is Reduction. So we already know we’re

going to have to add electrons to the reactant side

of this half reaction. Let’s see if we can figure

out how many electrons we’re going to need to use. So we have 14 positive

charges from the protons. And then we have

two negative charges from the dichromate anion here. So we have 14 positive charges

and two negative charges which gives us a total

of 12 positive charges on the left side. On the right side, we

have a chromium ion. So this is a charge of 3

plus, and I have two of them. So 2 times positive 3

gives me positive 6. So I have positive 6 on the

right side of my half reaction. So I have positive 12 on the

left, positive 6 on the right. I need to add some electrons

to balance out that charge. I already know I’m going to

add them to the reactant side. I know that from LEO

the lion goes GER. Or I could just

think about the fact that, if I have 12

positive charges, I would need to add six

negative charges to get me to a total charge of plus 6. So I need to add six electrons

to the left side over here. So let me go plus six

electrons like that. And now, we have the

charges balanced. So this step is done. So step five is done. We move on to step six. So make the number

of electrons equal. So what does that mean? Well, let’s focus in

here on the electrons that we just added to

our half reactions. So if I go back up to here,

we added two electrons to the oxidation

half reaction, and we had six for the

reduction half reaction. But we know that that number

has to be the exact same number because the electrons that are

lost from our oxidation half reaction are the exact

same electrons that are gained in our

reduction half reaction. So that is why we have to make

these electrons equal in terms of the number. And so the way to do

that would, of course, be to multiply my first

half reaction by 3. Because if I multiply my

first half reaction by 3, that would give me a total

of six electrons, which is what we’re looking for,

making the number of electrons equal. So let’s go ahead and do that. I’m going to rewrite

our first half reaction. I’m going to multiply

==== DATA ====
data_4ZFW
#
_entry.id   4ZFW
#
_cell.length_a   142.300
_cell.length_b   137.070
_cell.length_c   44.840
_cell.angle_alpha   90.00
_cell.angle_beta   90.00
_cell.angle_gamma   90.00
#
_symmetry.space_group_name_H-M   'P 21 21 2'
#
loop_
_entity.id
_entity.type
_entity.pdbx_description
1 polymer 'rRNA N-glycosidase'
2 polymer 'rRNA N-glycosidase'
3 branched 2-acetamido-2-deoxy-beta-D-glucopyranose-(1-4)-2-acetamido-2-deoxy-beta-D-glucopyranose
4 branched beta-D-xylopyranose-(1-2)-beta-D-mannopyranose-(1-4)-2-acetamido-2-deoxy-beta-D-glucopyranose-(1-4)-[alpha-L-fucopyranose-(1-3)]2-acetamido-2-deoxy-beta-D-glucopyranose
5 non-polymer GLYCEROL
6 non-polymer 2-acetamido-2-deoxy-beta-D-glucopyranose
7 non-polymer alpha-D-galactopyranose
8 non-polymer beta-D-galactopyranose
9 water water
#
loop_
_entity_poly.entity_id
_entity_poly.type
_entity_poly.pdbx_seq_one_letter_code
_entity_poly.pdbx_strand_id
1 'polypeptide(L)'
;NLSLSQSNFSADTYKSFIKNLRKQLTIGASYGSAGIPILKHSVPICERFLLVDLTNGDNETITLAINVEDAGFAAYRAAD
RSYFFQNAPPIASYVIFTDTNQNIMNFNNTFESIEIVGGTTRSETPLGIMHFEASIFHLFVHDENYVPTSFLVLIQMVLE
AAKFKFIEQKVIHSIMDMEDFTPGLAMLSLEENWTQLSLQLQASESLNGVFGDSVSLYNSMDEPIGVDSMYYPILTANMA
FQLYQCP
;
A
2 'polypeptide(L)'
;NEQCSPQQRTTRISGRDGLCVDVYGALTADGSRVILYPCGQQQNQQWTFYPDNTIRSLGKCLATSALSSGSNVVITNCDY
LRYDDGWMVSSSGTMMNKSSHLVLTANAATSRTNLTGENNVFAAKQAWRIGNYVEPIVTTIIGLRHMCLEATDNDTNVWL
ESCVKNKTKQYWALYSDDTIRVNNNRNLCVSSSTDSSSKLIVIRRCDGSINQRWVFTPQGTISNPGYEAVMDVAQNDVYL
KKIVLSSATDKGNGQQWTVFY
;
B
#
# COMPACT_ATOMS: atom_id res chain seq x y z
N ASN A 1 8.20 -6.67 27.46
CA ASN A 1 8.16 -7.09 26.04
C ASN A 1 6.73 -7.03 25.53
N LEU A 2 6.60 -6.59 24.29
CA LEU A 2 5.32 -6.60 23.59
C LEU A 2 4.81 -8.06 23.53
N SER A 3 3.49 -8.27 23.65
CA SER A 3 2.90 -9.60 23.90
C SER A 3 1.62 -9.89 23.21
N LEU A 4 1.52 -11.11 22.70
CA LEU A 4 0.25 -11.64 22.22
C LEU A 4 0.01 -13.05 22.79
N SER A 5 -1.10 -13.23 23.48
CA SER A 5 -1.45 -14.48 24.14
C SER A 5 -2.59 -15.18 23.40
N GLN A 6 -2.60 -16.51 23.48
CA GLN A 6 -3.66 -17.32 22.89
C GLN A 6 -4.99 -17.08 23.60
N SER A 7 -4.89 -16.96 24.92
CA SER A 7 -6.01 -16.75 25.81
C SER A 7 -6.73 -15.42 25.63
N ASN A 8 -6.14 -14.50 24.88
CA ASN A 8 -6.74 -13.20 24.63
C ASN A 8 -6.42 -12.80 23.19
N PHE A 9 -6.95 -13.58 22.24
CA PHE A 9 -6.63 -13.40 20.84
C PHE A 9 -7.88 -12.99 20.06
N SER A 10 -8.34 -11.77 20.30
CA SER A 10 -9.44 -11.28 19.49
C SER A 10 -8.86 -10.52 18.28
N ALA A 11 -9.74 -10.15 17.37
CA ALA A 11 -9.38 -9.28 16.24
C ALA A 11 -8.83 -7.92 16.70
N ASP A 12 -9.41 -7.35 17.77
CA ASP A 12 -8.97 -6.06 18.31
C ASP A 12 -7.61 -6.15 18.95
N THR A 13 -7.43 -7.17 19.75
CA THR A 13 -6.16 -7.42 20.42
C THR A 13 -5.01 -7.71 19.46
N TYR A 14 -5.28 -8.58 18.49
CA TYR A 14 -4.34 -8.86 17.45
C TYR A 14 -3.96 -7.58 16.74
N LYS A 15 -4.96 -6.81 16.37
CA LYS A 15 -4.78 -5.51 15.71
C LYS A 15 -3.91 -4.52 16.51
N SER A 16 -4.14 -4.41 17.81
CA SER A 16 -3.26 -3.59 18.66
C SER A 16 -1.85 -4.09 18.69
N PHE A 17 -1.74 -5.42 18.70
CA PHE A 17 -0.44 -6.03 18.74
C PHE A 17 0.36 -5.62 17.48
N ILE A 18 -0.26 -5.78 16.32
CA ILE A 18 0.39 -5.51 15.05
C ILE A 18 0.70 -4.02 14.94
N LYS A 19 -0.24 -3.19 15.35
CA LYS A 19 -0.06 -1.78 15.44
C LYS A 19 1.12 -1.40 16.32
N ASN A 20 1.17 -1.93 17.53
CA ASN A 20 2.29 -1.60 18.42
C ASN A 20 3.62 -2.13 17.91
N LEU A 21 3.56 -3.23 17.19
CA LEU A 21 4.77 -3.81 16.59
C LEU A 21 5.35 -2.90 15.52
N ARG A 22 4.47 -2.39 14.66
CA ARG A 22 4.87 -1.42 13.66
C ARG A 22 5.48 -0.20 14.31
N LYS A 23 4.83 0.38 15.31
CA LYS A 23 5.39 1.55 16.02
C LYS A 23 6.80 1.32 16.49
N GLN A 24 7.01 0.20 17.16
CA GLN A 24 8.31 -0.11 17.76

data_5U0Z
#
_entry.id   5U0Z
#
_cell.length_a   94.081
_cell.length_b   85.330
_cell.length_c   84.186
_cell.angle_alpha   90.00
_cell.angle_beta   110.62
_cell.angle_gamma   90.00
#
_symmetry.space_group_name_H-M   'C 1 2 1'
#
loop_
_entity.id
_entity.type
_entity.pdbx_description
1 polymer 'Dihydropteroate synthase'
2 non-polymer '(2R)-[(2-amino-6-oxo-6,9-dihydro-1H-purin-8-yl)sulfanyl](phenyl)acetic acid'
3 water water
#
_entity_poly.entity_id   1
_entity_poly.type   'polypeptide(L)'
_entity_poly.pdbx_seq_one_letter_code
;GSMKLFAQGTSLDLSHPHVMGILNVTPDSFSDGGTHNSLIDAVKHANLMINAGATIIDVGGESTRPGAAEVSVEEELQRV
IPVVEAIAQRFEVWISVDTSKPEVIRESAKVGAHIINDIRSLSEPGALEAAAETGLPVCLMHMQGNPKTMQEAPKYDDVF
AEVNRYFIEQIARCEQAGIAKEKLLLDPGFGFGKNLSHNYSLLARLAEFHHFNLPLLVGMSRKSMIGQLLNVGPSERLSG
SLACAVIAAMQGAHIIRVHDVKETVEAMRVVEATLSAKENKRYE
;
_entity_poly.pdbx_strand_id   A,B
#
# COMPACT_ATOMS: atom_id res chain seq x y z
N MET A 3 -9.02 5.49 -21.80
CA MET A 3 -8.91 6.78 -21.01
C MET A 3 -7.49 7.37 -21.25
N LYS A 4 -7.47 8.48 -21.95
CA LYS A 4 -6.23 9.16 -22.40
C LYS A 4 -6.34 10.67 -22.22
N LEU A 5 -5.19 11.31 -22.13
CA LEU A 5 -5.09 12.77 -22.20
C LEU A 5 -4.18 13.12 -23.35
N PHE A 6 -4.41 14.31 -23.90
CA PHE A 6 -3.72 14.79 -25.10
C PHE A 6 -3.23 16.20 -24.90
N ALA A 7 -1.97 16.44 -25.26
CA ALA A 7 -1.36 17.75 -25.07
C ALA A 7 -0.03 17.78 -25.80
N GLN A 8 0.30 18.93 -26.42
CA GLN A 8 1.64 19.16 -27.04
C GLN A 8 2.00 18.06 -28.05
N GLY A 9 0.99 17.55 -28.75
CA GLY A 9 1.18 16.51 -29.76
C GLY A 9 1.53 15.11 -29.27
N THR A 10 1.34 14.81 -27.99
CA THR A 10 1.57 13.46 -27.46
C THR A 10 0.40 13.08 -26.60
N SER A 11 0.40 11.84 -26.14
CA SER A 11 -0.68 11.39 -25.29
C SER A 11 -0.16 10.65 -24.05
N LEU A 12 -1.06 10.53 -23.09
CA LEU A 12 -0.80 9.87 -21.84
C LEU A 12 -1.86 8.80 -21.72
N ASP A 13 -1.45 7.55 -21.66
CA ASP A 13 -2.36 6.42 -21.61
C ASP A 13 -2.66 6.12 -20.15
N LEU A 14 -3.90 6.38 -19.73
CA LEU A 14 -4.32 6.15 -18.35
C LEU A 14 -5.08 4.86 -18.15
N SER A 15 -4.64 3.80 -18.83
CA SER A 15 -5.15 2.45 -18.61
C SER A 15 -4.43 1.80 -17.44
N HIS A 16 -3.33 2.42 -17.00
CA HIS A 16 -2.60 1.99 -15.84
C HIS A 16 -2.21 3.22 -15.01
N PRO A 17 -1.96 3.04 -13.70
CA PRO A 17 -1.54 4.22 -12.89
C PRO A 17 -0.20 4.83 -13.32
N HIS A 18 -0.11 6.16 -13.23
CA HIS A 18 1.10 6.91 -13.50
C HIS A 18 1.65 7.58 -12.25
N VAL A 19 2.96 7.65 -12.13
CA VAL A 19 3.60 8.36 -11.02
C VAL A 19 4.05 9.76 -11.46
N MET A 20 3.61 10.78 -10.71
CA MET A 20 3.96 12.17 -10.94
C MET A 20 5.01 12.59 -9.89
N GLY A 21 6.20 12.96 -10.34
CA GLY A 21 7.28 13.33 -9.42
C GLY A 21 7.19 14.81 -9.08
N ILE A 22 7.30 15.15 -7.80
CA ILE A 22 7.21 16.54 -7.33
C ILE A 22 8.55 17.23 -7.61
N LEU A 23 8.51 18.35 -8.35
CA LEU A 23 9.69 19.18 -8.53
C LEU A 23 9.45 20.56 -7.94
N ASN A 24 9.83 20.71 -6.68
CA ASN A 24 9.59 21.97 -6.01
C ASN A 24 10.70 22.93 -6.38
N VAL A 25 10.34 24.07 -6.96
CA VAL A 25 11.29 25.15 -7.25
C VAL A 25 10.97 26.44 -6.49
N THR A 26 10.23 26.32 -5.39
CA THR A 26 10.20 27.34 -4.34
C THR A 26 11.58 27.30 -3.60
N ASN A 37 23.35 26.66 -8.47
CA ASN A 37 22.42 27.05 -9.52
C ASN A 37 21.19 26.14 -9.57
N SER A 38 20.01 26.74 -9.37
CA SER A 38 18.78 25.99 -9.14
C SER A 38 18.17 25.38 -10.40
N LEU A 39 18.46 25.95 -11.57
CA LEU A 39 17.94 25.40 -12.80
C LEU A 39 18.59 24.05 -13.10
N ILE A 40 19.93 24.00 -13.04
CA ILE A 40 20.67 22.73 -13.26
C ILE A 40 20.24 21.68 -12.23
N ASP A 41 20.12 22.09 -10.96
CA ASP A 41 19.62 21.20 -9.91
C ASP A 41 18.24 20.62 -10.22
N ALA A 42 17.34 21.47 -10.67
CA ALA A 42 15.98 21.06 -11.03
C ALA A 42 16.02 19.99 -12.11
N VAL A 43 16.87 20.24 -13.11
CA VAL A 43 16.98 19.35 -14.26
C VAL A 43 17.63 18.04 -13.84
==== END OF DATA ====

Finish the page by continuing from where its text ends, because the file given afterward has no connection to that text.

everything in our half reaction through by 3, so

everything in parentheses. So if I take 3 and multiply

that by 2 chloride anions, I would, of course, get 6. So we have six chloride

anions like that. And then the three would go

in front of the chlorine. So I have 3Cl2, and then

3 times two electrons gives me six

electrons like that. OK. Let’s go ahead and rewrite

our reduction half reaction because we have a lot

of stuff going on here. Some I’m just going to

rewrite exactly what we have. Six electrons plus 14 protons

plus the dichromate anion like that. And then I have two chromium

ions and seven the waters. OK. So now I have my

two half reactions. I’ve made the number

of electrons equal. And we’re ready

for the last step. We just take our

two half reactions and we’re going to add

them back together, and that’s going to give us

our overall balanced redox reaction. So let’s go ahead

say we did this. And let’s go ahead and

get some more room here so we can add those

half reactions. So all I’m going to do

is just take everything on the reactant side

and add that together. So let’s go ahead

and just rewrite everything on our reactant side. So we have 6Cl minus and then

six electrons, 14 protons. We have the

dichromate anion here. And then I’m going to take

everything on my product side. So I’m going to take

all of this stuff right here and put that

on my product side. So I have 3Cl2 plus six

electrons plus 2 chromium ions plus 7 water

molecules like that. And so now it’s just a

little bit easier, I find, for students to see that your

electrons are going to cancel, right? You have these six electrons

on the reactant side. You have these six electrons

on the product side. So you can go ahead

and take those out. And we’re left with

our final answer. So you can go ahead

and rewrite it if you want to make

it look better. We have 6Cl minus plus

14 H plus plus Cr2O7 2 minus yields 3Cl2 plus

2Cr 3 plus plus 7 H2O. And this should be

our final answer. So I always like to

box my final answer, so it just makes it easier

for your instructor to grade. And the nice thing

about redox reactions is, when you’re finished, you

can always check yourself. Because you know that

you need to balance both the atoms and the charge. So let’s go ahead and

check that real fast. Let’s first start with chlorine. So we have six

chlorines on the left, then over here on the right

we have 3 times 2, which is 6. So the chlorines balance. Hydrogen. We have 14 on the left,

and then 7 times 2 gives us 14 on the right. The chromiums. We have two on the left

and then over here we have two on the right. Oxygens. Seven oxygens on the left

and then over here this seven applies to this oxygen. And so the atoms are

balanced properly. Let’s next check

charge because you have to have the correct charge. Let’s see, we have

6 negatives charges. I’ll just put minus 6 here. And then I have 14 positives. And then I have a

negative 2 right here. So when I add all those

up, I get a total of plus 6 on the left side. So 14 minus 8. Over here on the right

side, the only charge is this chromium ion. It’s 3 plus, and I

have two of them. So 2 times 3 gives me plus 6. And so the charge

balance as well. And so this is the

correct answer. It balances both in terms of

atoms and in terms of charge.